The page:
Equilibrium Effects of Tiered Cost Sharing in the Market for Medical Care (Job Market Paper)
Abstract: In the market for medical care, prices paid by consumers and those received by providers are mediated by insurance plans, giving rise to moral hazard and blunted competition. In this paper, I study the effects of tiered cost sharing, an innovative plan design that uses a steep gradient in out-of-pocket costs to steer consumers toward low-cost providers. Using detailed administrative data from the State of New Hampshire, I estimate the impact of these incentives in both the short and long run. I first examine the rollout of tiered programs by the State's two largest insurers in an event-study framework to quantify the average effects on provider choices and payments. I next address the underlying mechanisms by looking specifically at consumer responsiveness to out-of-pocket prices on the intensive margin. Finally, I estimate a structural model of supply and demand to study the general equilibrium implications of this plan feature, and to compare it with other consumer-directed mechanisms such as reference pricing and high-deductible plans. I find that the tiered programs in New Hampshire led to a 30% reduction in payments for lab services and a 5% reduction in payments for endoscopic and arthroscopic services. I show that consumers respond modestly to spot prices on the intensive margin, conditional on the expected end-of-year price. Structural estimates suggest that targeted incentives affect payments through both demand shifting and equilibrium price changes, and that this design compares favorably with other related designs.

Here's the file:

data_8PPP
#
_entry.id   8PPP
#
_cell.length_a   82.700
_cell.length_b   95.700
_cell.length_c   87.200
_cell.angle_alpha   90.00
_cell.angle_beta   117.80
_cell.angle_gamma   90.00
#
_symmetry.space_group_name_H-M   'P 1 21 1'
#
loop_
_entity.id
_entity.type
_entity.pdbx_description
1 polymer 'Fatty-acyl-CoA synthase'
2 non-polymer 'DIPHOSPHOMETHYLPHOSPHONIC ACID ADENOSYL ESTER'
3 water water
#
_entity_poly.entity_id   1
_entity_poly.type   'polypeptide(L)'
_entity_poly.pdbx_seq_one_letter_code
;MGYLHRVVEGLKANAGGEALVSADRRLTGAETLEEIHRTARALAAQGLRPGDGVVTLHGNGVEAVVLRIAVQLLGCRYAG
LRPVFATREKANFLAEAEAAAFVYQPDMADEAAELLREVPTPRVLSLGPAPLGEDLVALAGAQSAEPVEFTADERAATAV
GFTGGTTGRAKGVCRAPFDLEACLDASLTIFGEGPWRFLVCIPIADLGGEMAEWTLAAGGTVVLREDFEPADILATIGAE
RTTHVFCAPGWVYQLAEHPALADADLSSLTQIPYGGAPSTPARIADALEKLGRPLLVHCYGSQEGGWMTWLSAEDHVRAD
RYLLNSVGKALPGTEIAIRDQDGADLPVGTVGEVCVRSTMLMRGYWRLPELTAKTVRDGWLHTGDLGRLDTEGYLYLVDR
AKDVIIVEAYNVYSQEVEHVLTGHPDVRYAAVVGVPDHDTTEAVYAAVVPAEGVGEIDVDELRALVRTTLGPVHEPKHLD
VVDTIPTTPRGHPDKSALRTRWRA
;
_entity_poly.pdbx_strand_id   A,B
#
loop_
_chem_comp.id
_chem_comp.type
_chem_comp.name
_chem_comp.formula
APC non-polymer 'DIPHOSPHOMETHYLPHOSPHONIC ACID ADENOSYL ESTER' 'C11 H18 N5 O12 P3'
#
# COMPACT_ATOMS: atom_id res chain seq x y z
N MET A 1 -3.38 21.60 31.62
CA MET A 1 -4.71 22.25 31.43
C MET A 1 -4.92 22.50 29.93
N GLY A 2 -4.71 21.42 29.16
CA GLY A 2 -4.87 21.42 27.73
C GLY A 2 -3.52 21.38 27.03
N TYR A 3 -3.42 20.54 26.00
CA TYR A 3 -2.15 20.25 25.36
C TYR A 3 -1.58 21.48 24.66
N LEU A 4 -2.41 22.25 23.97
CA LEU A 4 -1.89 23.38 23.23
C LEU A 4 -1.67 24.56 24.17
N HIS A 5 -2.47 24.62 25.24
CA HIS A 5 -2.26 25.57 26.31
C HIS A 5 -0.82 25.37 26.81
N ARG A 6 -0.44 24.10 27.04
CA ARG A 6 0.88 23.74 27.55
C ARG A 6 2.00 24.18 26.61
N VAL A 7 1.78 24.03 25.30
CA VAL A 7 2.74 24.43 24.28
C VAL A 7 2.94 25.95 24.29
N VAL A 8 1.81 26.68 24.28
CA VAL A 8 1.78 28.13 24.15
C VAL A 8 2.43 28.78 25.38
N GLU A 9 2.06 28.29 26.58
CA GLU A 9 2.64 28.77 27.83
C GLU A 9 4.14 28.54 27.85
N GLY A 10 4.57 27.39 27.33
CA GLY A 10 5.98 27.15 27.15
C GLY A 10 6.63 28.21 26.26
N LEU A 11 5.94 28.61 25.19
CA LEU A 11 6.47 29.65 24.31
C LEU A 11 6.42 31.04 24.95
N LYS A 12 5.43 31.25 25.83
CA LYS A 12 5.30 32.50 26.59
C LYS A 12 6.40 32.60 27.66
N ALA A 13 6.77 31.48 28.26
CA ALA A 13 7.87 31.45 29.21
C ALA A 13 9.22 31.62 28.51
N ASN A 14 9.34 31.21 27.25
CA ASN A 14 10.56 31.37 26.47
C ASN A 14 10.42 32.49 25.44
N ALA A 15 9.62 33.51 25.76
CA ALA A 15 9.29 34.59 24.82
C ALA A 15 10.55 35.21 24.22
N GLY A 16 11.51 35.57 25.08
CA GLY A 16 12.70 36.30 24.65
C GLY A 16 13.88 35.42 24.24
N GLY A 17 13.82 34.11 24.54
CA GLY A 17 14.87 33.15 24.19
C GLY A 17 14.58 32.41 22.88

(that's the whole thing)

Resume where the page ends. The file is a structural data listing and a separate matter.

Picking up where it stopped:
Work in Progress
Health Care Demand Elasticities at the Intensive and Extensive Margin
Abstract: The majority of prior work estimating the demand for health care focuses on the extensive margin. With the growth of consumer-directed health care, the intensive margin of demand becomes increasingly important. I develop an instrumental variable strategy to estimate demand elasticities on the intensive margin using transaction prices and average inertial plan cost sharing to instrument for individuals’ experienced spot prices. Using detailed administrative claims data, I apply this method to provide new estimates of the intensive margin elasticity of demand for a variety of shoppable services such as MRIs and arthroscopic knee surgery.
The Welfare Impact of Surprise Medical Bills